- 17Departments of Respiratory Medicine, Xiaogan Hospital Affiliated to Wuhan University of Science and Technology, Xiaogan, Hubei, China
- 18Department of Respiratory Medicine, The Third People’s Hospital of Yichang, Yichang, Hubei, China
- 19Department of Respiratory Medicine, Xiao Gan First People’s Hospital, Xiaogan, Hubei Province, China
- 20Clinical Research Centre, Ruijin Hospital, Shanghai Jiao Tong University School of Medicine, Shanghai, China
- 21Shanghai National Research Centre for Endocrine and Metabolic Diseases, State Key Laboratory of Medical Genomics, Shanghai Institute for Endocrine and Metabolic Diseases, Ruijin Hospital, Shanghai Jiao Tong University School of Medicine, Shanghai, China
- Correspondence to: Q Xie
- Accepted 6 May 2020
Objective To assess the efficacy and safety of hydroxychloroquine plus standard of care compared with standard of care alone in adults with coronavirus disease 2019 (covid-19).
Design Multicentre, open label, randomised controlled trial.
Setting 16 government designated covid-19 treatment centres in China, 11 to 29 February 2020.
Participants 150 patients admitted to hospital with laboratory confirmed covid-19 were included in the intention to treat analysis (75 patients assigned to hydroxychloroquine plus standard of care, 75 to standard of care alone).
Interventions Hydroxychloroquine administrated at a loading dose of 1200 mg daily for three days followed by a maintenance dose of 800 mg daily (total treatment duration: two or three weeks for patients with mild to moderate or severe disease, respectively).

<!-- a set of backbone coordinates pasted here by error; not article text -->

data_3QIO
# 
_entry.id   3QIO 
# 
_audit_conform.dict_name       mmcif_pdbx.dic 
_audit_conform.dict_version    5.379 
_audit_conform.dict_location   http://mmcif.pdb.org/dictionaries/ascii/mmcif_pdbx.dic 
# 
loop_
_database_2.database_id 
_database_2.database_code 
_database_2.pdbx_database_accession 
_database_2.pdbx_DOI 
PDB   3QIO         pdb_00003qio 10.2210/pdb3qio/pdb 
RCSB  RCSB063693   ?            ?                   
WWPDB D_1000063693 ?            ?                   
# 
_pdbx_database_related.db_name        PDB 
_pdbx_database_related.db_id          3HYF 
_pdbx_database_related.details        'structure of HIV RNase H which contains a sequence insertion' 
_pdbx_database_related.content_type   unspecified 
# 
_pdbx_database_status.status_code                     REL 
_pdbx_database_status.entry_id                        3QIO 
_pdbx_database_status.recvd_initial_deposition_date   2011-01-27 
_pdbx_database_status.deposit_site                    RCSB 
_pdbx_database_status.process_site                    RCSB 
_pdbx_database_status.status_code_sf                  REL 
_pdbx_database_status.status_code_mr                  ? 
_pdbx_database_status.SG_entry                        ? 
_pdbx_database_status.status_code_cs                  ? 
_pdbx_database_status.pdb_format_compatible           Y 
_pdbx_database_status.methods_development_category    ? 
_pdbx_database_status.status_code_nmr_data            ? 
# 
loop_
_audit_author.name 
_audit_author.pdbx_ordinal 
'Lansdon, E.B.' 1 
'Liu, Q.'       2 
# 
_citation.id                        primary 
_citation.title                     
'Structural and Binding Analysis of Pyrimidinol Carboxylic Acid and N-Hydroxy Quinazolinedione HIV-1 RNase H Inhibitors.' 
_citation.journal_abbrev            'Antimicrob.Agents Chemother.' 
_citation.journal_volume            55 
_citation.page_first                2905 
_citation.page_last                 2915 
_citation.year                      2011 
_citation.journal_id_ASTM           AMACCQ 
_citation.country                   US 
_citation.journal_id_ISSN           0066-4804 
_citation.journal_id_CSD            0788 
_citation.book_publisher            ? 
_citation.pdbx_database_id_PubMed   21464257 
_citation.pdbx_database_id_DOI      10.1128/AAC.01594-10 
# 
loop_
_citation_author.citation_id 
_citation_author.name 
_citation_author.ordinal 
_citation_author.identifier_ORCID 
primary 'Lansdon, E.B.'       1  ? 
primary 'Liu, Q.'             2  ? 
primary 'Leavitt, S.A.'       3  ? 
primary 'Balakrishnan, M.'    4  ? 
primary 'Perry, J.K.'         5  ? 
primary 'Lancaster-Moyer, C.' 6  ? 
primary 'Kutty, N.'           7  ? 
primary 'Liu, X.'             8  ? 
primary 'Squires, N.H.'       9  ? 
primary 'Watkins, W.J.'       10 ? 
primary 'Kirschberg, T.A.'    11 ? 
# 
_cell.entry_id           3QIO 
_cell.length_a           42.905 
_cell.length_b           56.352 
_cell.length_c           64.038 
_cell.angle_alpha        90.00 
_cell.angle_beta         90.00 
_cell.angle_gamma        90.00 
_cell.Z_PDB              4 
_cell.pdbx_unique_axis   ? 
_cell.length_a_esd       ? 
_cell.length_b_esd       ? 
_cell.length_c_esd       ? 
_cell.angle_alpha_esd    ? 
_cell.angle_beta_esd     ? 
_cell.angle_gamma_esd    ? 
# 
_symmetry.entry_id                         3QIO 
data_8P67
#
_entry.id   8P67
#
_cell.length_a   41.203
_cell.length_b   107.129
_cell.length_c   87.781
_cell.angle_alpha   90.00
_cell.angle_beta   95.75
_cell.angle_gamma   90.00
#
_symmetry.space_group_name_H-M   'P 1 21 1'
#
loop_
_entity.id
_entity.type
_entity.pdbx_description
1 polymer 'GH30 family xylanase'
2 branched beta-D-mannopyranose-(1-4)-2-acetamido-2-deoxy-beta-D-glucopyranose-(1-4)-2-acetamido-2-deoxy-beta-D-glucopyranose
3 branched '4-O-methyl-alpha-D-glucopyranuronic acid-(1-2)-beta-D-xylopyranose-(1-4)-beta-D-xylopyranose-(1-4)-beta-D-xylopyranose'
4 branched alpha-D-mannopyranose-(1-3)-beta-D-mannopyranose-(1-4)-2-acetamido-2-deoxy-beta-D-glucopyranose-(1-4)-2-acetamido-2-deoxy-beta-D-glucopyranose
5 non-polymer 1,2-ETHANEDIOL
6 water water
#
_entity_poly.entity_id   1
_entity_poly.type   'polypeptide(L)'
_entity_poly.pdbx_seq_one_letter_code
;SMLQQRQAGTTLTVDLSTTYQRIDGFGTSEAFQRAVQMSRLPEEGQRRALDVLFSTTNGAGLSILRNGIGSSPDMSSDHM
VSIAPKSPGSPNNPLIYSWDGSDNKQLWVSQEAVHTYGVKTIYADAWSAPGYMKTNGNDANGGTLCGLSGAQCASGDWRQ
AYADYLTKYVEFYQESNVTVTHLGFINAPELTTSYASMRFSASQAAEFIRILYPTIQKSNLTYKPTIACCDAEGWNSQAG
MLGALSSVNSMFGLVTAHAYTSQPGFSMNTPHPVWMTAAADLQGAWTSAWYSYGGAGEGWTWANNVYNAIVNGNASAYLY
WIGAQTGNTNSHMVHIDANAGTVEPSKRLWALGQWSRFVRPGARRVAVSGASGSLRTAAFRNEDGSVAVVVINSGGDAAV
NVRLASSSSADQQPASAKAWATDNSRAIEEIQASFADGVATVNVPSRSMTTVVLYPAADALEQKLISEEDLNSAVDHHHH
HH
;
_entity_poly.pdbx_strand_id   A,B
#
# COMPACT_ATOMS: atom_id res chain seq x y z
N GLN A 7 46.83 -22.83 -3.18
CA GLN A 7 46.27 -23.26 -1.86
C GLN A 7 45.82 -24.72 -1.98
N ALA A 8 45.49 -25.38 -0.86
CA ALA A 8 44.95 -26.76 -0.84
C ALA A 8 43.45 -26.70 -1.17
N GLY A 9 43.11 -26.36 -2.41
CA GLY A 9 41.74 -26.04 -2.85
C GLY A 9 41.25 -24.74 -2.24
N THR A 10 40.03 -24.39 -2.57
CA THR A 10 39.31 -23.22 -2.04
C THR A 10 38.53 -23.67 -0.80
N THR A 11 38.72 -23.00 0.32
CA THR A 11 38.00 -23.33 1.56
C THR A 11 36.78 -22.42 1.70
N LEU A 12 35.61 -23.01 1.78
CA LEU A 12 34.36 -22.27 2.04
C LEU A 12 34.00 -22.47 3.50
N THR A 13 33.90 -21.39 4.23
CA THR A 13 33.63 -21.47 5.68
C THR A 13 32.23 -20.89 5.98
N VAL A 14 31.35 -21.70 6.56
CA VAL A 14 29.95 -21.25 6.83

Main outcome measure Negative conversion of severe acute respiratory syndrome coronavirus 2 by 28 days, analysed according to the intention to treat principle. Adverse events were analysed in the safety population in which hydroxychloroquine recipients were participants who received at least one dose of hydroxychloroquine and hydroxychloroquine non-recipients were those managed with standard of care alone.
Results Of 150 patients, 148 had mild to moderate disease and two had severe disease. The mean duration from symptom onset to randomisation was 16.6 (SD 10.5; range 3-41) days. A total of 109 (73%) patients (56 standard of care; 53 standard of care plus hydroxychloroquine) had negative conversion well before 28 days, and the remaining 41 (27%) patients (19 standard of care; 22 standard of care plus hydroxychloroquine) were censored as they did not reach negative conversion of virus. The probability of negative conversion by 28 days in the standard of care plus hydroxychloroquine group was 85.4% (95% confidence interval 73.8% to 93.8%), similar to that in the standard of care group (81.3%, 71.2% to 89.6%). The difference between groups was 4.1% (95% confidence interval –10.3% to 18.5%). In the safety population, adverse events were recorded in 7/80 (9%) hydroxychloroquine non-recipients and in 21/70 (30%) hydroxychloroquine recipients. The most common adverse event in the hydroxychloroquine recipients was diarrhoea, reported in 7/70 (10%) patients. Two hydroxychloroquine recipients reported serious adverse events.